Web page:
As a participant in the Amazon Services LLC Associates Program, this site may earn from qualifying purchases. We may also earn commissions on purchases from other retail websites.
A strange alien-looking creature spreading across the world’s oceans is practically immortal. It’s Turritopsis dohrnii, the “immortal jellyfish” that can avoid death when stressed. In a manner that’s similar to a butterfly reverting to a caterpillar, the jellyfish reverts to its coral-like polyp stage. Then, it goes on to become a jellyfish again, bypassing death altogether.
It wasn’t until the 90s that scientists became aware of how amazing this little creature truly is. However, the tiny creature, also called the Benjamin Button jellyfish, is becoming more widely known. Could the immortal jelly reveal clues about fighting cancer or even unlock the secrets of immortality for humans?
Well, such an idea isn’t new at all. The concept dates back thousands of years to one of the earliest recorded works of literature, as we’ll see.
A Coral-Like Key to Immortality Adrift in the Oceans?
Today, many scientists are doubtful the key to immortality can be found in the jellyfish. However, one of the world’s preeminent experts believes otherwise. Shin Kubota, from Japan’s Kyoto University, has high hopes.
“Turritopsis application for human beings is the most wonderful dream of mankind,” Kubota told a New York Times journalist. “Once we determine how the jellyfish rejuvenates itself, we should achieve very great things. My opinion is that we will evolve and become immortal ourselves.”
Kubota is one of the world’s only people to have maintained the jellyfish’s captive population for over 15 years. Although they can avoid death under certain stressful conditions, they are generally hard to maintain artificially, requiring daily feedings.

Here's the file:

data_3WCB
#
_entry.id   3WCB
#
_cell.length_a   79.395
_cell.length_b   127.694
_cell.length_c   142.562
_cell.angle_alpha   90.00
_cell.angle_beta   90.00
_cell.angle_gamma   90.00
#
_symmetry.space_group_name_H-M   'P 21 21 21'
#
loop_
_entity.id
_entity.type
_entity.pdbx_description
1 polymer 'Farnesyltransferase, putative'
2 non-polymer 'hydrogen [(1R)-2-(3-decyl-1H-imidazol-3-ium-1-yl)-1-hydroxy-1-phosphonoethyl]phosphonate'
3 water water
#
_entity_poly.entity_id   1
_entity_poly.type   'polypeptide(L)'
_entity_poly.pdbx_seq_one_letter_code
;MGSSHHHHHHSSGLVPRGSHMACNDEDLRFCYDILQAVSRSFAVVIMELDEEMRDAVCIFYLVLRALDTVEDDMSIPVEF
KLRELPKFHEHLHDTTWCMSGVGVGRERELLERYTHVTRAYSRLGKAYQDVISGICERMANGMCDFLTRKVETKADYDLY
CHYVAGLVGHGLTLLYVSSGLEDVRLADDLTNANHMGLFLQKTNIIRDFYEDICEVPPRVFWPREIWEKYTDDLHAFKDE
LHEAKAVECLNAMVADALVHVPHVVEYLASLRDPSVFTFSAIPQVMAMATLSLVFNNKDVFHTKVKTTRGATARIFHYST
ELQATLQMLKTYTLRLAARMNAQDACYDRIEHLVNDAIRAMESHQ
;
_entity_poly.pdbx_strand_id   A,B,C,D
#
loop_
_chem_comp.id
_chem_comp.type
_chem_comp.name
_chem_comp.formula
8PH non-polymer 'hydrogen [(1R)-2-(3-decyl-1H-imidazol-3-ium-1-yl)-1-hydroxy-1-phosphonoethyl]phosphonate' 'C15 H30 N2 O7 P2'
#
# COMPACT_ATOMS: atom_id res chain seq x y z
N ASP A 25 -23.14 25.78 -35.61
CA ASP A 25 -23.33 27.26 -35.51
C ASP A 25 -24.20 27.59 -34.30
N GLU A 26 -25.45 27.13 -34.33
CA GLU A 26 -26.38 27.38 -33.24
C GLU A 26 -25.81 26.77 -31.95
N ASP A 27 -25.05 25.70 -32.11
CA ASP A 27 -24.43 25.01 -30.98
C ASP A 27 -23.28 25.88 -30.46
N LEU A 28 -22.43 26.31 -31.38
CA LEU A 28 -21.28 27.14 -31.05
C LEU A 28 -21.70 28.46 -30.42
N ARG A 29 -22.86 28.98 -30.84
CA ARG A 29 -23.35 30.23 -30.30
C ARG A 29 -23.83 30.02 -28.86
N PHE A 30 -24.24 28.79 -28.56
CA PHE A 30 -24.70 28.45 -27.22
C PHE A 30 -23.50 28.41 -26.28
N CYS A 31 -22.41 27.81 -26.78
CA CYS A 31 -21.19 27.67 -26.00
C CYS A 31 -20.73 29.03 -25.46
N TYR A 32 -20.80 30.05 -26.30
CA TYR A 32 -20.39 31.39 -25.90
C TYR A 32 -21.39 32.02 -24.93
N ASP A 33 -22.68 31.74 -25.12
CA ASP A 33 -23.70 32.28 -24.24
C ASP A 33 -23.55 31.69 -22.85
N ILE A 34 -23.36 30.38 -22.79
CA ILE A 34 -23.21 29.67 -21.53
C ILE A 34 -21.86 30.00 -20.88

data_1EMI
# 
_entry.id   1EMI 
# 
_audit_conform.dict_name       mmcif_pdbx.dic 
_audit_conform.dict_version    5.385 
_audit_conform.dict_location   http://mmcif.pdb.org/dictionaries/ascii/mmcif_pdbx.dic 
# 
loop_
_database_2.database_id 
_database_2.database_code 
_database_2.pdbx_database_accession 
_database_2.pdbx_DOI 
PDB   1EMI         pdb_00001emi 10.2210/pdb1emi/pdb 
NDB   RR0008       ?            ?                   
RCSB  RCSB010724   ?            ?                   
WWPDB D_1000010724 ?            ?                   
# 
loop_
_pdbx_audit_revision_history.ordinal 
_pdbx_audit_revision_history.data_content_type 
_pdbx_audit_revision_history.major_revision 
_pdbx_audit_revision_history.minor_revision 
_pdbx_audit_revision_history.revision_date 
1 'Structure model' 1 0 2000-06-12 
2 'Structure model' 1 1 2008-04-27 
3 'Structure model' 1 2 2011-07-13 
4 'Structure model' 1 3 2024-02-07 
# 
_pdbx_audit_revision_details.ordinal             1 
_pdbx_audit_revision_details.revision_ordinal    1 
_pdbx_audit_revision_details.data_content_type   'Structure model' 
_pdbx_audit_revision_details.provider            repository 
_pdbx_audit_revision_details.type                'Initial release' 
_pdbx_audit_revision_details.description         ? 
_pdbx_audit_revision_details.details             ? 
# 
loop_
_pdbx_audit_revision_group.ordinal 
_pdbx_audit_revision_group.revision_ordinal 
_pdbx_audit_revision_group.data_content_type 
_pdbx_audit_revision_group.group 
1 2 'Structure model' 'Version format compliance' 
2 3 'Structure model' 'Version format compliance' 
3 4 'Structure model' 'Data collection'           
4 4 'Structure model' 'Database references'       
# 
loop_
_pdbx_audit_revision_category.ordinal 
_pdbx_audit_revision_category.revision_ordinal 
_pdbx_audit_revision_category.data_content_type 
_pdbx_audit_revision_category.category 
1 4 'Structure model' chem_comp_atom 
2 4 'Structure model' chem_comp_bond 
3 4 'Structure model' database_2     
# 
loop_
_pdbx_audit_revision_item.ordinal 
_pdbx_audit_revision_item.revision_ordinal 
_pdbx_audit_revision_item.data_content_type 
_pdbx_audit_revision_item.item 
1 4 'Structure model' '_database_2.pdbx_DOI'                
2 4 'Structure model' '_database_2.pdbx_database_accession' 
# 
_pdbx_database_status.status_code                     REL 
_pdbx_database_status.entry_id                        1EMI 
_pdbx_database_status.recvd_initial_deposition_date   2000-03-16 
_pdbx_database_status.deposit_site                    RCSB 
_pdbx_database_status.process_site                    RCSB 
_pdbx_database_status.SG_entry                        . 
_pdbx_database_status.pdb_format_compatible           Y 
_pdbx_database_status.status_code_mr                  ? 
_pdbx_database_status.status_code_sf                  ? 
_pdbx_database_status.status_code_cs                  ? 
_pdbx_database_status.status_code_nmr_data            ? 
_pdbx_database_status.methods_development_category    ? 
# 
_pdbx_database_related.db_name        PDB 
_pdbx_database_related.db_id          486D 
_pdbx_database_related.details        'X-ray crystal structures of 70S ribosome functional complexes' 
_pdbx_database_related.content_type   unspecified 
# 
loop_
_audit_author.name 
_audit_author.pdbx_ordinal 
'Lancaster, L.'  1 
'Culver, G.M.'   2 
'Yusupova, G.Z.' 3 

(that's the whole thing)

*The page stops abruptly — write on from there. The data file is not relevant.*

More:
Another expert, Dr. Maria Pia Miglietta from Texas A&M University, studies the jellyfish. She refers to what she’s learned about Turritopsis’ processes as “the Holy Grail of regenerative medicine.” See her discuss this below in the video from Quartz:
Unlocking the Powers of Transdifferentiation
The immortal jellyfish can transform its cells through transdifferentiation. Thus, the jelly’s muscle cells can turn into nerve cells, sperm, or egg cells. However, transdifferentiation is not unique to the jellyfish and has been induced experimentally in mice.
What’s more, humans have similar abilities throughout the body in stem cells. In time, as more scientists study Turritopsis dohrnii and stem cells, is it possible humans can discover how to bypass the stem cell stage and unlock their transformational abilities?
Will people one day be able to transform into a more youthful state? It’s possible.
The Secret of Immortality Found in an Ancient Text
Whether humans can attain immortality seems like something from science fiction. However, the idea is ancient, dating back thousands of years before science fiction existed in ancient Babylonian mythology.
In the Epic of Gilgamesh, dating back to at least 5,000 years ago, the King of Uruk, Gilgamesh, learns about a secret to immortality. Interestingly, it sounds just like the immortal jellyfish, slowly spreading across the world today in the ballasts of ships.